Home care resources vary depending on your needs. It is important to understand the types of home care providers and different services that are available to you. There are basically two types of home care services.
The most common type of provider you think of, is in the industry is known as “skilled” home care. This service is provided by a Medicare certified agency. The services or care provided requires and order from a doctor for specific needs. These services are provided intermittently and for a specified length of time, usually less than 28 hours per week. The services are not needed longer than 21 days.
The care is provided by professional and licensed nurses, and therapists. The aides providing care by the “skilled” home care agency must be certified. This means they must have some specialized training to perform the duties required of the position.
In order to qualify for the services of a “skilled” agency, you must be home bound and have special medical needs such as wound care, physical, occupational or speech therapy. By Medicare definition, “homebound” means you are not able to leave the house for any purpose other than to see you health care provider or attend religious services.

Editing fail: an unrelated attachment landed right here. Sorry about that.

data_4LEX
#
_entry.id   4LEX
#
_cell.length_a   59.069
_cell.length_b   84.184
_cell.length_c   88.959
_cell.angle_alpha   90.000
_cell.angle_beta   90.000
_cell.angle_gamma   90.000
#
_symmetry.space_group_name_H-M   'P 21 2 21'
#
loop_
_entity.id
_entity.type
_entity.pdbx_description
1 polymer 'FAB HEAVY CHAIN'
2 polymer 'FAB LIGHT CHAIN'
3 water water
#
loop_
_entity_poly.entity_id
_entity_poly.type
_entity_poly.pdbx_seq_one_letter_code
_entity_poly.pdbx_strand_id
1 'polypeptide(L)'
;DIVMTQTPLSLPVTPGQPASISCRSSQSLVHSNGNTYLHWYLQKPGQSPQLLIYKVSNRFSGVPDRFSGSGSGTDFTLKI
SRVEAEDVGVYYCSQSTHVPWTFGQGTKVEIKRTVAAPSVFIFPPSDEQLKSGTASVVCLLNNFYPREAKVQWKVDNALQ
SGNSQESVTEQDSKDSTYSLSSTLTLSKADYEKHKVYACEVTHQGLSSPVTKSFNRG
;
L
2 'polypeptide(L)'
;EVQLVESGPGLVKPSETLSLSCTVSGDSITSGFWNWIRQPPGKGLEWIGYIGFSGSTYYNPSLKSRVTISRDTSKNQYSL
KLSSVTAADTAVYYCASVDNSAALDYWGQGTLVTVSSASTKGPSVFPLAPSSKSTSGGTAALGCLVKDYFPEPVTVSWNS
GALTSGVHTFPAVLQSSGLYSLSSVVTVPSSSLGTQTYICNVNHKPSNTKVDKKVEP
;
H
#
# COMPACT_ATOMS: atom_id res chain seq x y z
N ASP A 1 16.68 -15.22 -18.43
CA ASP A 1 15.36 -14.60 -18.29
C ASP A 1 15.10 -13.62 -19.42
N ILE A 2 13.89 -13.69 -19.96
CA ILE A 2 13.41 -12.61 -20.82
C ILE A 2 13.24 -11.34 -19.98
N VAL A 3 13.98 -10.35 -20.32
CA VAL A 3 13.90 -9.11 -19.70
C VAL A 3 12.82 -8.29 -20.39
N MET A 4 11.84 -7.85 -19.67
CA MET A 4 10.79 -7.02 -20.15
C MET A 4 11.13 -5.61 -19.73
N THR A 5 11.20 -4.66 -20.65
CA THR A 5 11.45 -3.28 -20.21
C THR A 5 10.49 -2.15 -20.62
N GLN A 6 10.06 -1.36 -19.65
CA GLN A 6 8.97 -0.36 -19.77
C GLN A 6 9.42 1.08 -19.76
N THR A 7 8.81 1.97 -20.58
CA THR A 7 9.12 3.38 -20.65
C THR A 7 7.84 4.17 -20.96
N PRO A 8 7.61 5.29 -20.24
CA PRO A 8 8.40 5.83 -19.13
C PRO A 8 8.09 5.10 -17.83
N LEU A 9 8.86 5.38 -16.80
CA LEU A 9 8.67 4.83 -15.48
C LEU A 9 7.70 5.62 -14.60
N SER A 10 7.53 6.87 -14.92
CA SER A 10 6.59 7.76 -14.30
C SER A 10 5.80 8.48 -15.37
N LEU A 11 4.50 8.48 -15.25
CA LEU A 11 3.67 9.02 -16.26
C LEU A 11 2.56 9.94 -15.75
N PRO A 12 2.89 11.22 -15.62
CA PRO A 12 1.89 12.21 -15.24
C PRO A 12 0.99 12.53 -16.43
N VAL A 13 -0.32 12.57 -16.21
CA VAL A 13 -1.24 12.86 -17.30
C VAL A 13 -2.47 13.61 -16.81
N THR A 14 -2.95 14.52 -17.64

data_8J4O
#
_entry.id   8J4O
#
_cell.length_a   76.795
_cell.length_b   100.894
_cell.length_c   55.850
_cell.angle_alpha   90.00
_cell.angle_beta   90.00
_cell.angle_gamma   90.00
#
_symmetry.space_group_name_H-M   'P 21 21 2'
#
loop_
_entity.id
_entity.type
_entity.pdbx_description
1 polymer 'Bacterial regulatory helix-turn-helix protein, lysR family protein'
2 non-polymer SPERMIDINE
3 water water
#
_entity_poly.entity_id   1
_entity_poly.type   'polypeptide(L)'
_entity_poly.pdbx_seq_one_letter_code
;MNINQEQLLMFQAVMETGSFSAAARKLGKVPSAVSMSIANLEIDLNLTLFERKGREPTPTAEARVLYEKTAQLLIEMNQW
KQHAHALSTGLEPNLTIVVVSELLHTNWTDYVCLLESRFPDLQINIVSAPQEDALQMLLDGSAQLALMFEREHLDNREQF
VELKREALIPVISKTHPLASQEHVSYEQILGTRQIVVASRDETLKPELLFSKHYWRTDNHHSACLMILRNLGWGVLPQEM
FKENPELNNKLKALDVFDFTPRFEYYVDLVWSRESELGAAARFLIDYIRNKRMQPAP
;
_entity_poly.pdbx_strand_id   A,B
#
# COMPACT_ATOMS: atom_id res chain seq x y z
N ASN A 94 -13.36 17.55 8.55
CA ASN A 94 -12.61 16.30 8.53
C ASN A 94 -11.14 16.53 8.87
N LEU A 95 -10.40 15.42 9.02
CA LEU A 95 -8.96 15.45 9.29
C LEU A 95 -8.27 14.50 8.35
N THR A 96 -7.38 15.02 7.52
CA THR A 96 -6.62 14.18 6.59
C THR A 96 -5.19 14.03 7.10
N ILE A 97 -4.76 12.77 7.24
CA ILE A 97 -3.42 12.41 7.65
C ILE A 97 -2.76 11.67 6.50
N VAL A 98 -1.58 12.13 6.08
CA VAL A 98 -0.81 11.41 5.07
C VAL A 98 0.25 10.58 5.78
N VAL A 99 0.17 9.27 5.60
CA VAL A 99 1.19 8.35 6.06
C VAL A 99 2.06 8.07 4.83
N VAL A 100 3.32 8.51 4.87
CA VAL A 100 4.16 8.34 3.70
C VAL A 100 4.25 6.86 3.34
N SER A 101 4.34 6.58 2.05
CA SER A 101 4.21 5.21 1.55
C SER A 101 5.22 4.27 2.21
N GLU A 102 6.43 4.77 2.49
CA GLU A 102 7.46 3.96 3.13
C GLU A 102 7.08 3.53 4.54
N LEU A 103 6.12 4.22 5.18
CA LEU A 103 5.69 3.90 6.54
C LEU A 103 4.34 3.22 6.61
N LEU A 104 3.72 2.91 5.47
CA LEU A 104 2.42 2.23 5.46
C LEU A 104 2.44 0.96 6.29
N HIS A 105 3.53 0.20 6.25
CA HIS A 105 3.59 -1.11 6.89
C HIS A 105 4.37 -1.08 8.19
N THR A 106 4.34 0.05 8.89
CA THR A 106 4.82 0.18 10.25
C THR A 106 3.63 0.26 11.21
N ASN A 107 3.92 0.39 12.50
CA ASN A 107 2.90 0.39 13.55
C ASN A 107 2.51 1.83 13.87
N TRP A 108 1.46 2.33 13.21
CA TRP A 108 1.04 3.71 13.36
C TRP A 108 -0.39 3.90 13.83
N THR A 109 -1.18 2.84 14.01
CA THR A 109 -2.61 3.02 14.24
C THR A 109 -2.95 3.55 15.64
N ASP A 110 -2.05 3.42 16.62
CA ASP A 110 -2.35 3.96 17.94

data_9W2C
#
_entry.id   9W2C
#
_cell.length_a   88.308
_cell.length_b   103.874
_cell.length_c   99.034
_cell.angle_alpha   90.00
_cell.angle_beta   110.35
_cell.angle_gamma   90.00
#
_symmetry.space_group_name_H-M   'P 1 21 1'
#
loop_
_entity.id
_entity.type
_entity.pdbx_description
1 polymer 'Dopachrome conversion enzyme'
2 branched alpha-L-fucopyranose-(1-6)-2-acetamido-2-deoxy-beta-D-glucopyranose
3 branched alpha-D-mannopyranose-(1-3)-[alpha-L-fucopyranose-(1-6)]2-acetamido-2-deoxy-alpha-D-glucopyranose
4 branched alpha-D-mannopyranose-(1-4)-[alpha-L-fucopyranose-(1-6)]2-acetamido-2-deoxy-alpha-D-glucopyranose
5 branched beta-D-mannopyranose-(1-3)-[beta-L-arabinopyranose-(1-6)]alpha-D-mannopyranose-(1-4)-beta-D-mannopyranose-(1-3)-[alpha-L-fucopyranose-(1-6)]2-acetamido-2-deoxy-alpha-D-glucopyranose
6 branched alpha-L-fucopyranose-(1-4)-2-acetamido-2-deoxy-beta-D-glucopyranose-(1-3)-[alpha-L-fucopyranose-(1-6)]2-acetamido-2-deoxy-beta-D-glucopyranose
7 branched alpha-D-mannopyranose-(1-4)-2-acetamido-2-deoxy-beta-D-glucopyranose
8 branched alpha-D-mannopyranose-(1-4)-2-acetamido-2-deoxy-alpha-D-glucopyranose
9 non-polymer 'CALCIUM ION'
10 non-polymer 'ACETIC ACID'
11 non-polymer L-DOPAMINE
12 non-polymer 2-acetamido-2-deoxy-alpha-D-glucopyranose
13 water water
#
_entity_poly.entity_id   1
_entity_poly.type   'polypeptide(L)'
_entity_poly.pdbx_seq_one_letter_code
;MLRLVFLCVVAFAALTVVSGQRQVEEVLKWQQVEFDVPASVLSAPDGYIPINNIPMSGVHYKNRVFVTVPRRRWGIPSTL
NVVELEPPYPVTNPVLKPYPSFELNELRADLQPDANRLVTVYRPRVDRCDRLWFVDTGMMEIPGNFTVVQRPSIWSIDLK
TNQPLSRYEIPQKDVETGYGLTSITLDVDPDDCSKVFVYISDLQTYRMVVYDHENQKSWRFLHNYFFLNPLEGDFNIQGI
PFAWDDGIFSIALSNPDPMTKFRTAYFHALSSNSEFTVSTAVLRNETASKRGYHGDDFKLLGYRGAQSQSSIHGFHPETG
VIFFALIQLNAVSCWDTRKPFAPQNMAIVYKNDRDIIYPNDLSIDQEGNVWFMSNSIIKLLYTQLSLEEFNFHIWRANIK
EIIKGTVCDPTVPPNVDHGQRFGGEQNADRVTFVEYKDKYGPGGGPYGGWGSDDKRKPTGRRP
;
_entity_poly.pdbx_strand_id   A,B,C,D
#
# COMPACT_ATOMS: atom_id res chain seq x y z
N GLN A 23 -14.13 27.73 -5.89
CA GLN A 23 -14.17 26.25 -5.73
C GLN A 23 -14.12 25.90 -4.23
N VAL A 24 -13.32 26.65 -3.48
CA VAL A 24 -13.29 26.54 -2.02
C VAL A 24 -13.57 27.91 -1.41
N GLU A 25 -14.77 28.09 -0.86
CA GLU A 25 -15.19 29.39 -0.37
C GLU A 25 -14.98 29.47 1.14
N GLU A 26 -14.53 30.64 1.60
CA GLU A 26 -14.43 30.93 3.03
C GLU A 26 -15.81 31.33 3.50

In most cases, insurance will cover ‘skilled” services, if you meet the qualifications for the benefits under your policy. It is always important to check with your insurance carrier about your financial responsibility and the co pays amounts for visits that you receive.
“Skilled” home care services may supply an aide to come in and assist with bathing and dressing. This is generally covered by the cost of the home care services only if it is part of the care needed and an aide is available from the home care agency. Many managed care insurance companies will not approve payment for those services and therefore the home care agency is unable to offer home health aides as an option.